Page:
PORTLAND, Ore. (KOIN) — After less than a month of in-person instruction, some schools in the area are already having to backtrack to distance learning.
Reynolds High School in Troutdale and John Wetten Elementary in Gladstone will both return to a week-long distance learning period starting Monday. Both schools started up the year with in-person learning the week of September 6.
According to a spokesperson with the Gladstone School District, the positive case at John Wetten Elementary came from one staff member — not any student. However, the district described the exposure as widespread, being that the staff member is routinely near up to 175 students each day.
“Because of the nature of their role, they’re in contact everyday with about 175 different students across the school all grade levels,” said Leslie Robinette, the communications coordinator with the Gladstone School District. “Because of that we felt the need to quarantine.”
Asked if that person’s role may change, Robinette said the school is “considering all the options right now.”
Gladstone is also upgrading their ventilation systems in all their schools to hospital-quality air filtration.
Over at Reynolds, the switch comes after a “large number of students” were forced to quarantine due to COVID-19 exposure, according to an announcement on the school’s website. Three Reynolds High School students tested positive for COVID, exposing hundreds of classmates.
The school says as more students have to quarantine while others are still in the classroom, it’s not feasible for teachers to instruct in both in-person and virtual settings at the same time.
There will be no school at Reynolds or at John Wetten on Thursday or Friday as teachers prepare for the transition, which will last from Sept. 20-24. Students are expected to return to the classroom the following week.
While students are at home, Reynolds will implement additional processes meant to mitigate any future exposure and spread. These processes including reinforcing seating charts for both classrooms and buses, along with prohibiting spectators from attending any sporting events until further notice.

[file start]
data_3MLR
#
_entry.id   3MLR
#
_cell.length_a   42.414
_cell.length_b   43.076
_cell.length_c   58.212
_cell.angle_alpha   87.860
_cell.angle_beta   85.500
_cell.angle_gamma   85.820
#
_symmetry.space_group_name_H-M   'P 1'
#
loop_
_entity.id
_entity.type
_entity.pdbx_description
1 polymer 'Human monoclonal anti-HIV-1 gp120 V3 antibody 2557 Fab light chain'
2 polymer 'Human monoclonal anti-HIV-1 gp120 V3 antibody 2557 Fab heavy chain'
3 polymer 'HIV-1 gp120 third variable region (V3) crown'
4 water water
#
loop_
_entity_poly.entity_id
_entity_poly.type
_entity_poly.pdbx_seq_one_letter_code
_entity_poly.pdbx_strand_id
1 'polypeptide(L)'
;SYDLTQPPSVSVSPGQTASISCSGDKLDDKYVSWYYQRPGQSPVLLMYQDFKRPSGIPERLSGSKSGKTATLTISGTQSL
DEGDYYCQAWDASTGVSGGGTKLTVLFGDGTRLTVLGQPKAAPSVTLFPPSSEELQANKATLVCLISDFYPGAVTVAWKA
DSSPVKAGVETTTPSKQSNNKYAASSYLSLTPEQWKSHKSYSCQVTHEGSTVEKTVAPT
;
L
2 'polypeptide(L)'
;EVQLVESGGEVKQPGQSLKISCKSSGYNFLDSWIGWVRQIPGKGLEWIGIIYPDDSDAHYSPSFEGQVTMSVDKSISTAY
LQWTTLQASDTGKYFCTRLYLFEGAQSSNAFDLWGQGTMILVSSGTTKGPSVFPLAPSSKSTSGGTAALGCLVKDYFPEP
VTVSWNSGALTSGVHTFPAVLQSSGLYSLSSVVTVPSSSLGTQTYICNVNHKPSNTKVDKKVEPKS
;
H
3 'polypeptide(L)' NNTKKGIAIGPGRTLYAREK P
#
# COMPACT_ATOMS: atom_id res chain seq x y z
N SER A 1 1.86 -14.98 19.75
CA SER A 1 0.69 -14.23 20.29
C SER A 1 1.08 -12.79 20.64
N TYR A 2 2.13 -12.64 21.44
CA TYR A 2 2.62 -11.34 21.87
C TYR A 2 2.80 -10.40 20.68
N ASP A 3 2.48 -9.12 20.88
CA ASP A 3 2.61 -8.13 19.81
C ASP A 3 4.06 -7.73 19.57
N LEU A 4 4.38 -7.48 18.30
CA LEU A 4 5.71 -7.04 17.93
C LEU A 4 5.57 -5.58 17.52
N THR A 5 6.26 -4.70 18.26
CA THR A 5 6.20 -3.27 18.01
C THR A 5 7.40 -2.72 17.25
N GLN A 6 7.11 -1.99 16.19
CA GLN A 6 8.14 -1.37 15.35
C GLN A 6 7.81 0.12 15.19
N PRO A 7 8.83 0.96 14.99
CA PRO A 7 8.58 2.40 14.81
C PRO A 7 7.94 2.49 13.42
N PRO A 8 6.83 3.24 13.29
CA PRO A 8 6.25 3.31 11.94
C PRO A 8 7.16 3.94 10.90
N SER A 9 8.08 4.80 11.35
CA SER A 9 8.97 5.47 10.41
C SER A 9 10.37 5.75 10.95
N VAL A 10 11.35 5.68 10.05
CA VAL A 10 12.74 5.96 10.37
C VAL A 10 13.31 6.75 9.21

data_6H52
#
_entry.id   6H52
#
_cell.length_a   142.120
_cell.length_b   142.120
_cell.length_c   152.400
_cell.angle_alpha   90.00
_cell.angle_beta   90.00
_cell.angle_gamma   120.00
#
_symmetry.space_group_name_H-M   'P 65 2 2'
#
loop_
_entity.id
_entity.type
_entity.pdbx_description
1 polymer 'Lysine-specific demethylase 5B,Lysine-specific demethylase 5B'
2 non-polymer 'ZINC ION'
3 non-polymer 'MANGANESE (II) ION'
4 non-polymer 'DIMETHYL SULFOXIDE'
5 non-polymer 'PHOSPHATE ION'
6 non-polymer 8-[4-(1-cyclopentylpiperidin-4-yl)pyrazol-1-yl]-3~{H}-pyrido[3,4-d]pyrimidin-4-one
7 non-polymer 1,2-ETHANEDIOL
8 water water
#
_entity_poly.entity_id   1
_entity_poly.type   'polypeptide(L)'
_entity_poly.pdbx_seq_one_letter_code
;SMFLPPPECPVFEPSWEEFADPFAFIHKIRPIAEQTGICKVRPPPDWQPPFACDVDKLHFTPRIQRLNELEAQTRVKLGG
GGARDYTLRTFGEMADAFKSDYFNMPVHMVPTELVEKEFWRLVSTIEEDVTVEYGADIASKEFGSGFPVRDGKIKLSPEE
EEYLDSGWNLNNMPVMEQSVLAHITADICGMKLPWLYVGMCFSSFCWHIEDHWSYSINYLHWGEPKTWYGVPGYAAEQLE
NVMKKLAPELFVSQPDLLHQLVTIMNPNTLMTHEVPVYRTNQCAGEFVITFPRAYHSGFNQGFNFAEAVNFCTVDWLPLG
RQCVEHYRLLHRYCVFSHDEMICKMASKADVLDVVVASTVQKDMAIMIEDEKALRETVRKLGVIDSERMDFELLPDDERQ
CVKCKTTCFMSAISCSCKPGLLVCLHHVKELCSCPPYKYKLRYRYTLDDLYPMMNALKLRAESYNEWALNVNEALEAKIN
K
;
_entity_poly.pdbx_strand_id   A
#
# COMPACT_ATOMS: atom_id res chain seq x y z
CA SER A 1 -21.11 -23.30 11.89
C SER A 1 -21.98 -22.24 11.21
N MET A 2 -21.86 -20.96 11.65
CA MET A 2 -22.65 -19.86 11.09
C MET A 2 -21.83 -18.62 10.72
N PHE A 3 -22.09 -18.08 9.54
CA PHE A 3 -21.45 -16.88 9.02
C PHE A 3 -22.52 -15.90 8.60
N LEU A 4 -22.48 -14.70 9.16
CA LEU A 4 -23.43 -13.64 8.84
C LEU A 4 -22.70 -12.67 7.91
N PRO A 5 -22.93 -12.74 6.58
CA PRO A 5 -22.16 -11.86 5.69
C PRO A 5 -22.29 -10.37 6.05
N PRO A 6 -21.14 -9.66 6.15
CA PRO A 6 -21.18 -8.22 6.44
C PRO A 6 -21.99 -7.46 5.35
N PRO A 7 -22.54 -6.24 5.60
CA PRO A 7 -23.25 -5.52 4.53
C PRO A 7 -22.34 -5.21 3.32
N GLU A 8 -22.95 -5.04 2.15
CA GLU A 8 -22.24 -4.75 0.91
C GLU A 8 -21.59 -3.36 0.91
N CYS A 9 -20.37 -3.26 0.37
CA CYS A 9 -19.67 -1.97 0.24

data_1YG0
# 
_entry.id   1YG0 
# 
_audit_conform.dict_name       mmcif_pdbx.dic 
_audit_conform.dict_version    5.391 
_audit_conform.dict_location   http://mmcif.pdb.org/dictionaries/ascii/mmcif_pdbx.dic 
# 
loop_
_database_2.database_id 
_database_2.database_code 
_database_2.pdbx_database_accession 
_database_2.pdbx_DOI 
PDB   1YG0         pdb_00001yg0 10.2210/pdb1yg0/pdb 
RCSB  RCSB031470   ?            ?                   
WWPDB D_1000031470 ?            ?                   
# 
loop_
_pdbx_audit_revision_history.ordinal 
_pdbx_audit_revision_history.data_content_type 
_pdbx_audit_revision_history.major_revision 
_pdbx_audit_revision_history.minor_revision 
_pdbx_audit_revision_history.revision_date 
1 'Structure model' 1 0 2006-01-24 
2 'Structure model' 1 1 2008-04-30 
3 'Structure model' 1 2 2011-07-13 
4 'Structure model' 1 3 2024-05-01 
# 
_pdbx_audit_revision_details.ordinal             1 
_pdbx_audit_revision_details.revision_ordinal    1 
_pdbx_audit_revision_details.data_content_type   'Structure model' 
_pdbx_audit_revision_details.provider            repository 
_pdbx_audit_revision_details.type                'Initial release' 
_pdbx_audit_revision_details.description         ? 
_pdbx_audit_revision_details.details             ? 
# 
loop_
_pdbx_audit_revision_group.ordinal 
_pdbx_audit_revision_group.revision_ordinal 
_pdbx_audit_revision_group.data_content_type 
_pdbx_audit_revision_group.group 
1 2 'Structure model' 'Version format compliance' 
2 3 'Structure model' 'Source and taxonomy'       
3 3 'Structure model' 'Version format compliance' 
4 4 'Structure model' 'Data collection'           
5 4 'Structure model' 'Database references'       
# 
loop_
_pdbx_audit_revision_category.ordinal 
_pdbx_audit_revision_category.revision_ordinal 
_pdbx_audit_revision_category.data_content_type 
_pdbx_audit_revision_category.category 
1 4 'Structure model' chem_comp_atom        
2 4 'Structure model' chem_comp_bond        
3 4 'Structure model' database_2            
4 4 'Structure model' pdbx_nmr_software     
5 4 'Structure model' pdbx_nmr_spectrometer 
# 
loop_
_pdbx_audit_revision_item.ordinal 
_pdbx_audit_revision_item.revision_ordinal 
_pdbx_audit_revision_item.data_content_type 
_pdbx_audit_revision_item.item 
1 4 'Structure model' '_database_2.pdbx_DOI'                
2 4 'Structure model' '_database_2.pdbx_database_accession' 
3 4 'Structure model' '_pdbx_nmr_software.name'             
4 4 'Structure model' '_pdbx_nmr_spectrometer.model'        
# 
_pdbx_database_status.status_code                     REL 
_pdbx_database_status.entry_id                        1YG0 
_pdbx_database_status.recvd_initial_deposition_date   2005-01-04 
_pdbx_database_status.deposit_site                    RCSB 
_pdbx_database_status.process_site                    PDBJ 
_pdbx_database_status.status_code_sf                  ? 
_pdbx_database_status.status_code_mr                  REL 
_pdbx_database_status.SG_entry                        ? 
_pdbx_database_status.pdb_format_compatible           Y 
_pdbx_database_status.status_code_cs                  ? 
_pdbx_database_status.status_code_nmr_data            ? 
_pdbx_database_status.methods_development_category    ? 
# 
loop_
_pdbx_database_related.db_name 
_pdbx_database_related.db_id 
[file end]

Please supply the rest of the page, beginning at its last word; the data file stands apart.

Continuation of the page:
One other process the high school is planning on implementing is asking families to voluntarily provide the school with their student’s vaccination status. Once a student is confirmed to be fully vaccinated, they will not be required to quarantine after a future exposure.
Meanwhile, Portland Public Schools is now eyeing a possible vaccine mandate for all eligible students as it scrambles to fill positions and keep up with case reporting, testing and contact tracing. The school board is slated to meet for a work session on whether to require student vaccines. Before then, it will survey parents on the current vaccination status of all students 12 and older.
A new dashboard run by the district shows 49 students and 10 staffers have isolated just a few weeks into the school year, meaning they tested positive or were a presumptive case.
A total of 232 other students and staff were quarantined after contact tracing, with just 64 of those exposures happening at a school building. The remaining cases were contracted off-campus and several have been confirmed on school buses.